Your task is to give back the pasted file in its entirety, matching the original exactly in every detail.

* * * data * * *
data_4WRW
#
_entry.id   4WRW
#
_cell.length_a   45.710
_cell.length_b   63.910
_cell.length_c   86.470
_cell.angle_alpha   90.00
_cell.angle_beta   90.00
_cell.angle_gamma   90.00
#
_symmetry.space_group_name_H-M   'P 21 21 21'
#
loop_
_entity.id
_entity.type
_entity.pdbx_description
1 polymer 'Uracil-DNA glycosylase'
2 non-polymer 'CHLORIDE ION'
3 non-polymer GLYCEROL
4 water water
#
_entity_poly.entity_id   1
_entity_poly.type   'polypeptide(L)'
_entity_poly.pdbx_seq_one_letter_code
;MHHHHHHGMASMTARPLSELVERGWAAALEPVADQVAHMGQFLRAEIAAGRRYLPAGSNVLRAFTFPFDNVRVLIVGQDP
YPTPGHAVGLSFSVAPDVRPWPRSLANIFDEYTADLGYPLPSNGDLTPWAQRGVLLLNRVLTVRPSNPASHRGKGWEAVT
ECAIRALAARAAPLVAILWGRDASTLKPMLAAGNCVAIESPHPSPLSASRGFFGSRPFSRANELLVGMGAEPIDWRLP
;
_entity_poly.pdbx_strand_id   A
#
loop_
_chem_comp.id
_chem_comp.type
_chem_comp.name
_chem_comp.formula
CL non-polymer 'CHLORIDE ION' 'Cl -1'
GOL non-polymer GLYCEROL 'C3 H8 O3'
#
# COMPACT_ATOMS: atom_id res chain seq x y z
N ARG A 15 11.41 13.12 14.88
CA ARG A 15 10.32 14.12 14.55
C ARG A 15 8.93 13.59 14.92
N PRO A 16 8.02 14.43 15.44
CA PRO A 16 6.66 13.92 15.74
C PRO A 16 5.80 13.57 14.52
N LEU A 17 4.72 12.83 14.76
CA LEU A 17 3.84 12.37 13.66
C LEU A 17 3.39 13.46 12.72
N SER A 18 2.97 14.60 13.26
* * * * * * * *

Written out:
data_4WRW
#
_entry.id   4WRW
#
_cell.length_a   45.710
_cell.length_b   63.910
_cell.length_c   86.470
_cell.angle_alpha   90.00
_cell.angle_beta   90.00
_cell.angle_gamma   90.00
#
_symmetry.space_group_name_H-M   'P 21 21 21'
#
loop_
_entity.id
_entity.type
_entity.pdbx_description
1 polymer 'Uracil-DNA glycosylase'
2 non-polymer 'CHLORIDE ION'
3 non-polymer GLYCEROL
4 water water
#
_entity_poly.entity_id   1
_entity_poly.type   'polypeptide(L)'
_entity_poly.pdbx_seq_one_letter_code
;MHHHHHHGMASMTARPLSELVERGWAAALEPVADQVAHMGQFLRAEIAAGRRYLPAGSNVLRAFTFPFDNVRVLIVGQDP
YPTPGHAVGLSFSVAPDVRPWPRSLANIFDEYTADLGYPLPSNGDLTPWAQRGVLLLNRVLTVRPSNPASHRGKGWEAVT
ECAIRALAARAAPLVAILWGRDASTLKPMLAAGNCVAIESPHPSPLSASRGFFGSRPFSRANELLVGMGAEPIDWRLP
;
_entity_poly.pdbx_strand_id   A
#
loop_
_chem_comp.id
_chem_comp.type
_chem_comp.name
_chem_comp.formula
CL non-polymer 'CHLORIDE ION' 'Cl -1'
GOL non-polymer GLYCEROL 'C3 H8 O3'
#
# COMPACT_ATOMS: atom_id res chain seq x y z
N ARG A 15 11.41 13.12 14.88
CA ARG A 15 10.32 14.12 14.55
C ARG A 15 8.93 13.59 14.92
N PRO A 16 8.02 14.43 15.44
CA PRO A 16 6.66 13.92 15.74
C PRO A 16 5.80 13.57 14.52
N LEU A 17 4.72 12.83 14.76
CA LEU A 17 3.84 12.37 13.66
C LEU A 17 3.39 13.46 12.72
N SER A 18 2.97 14.60 13.26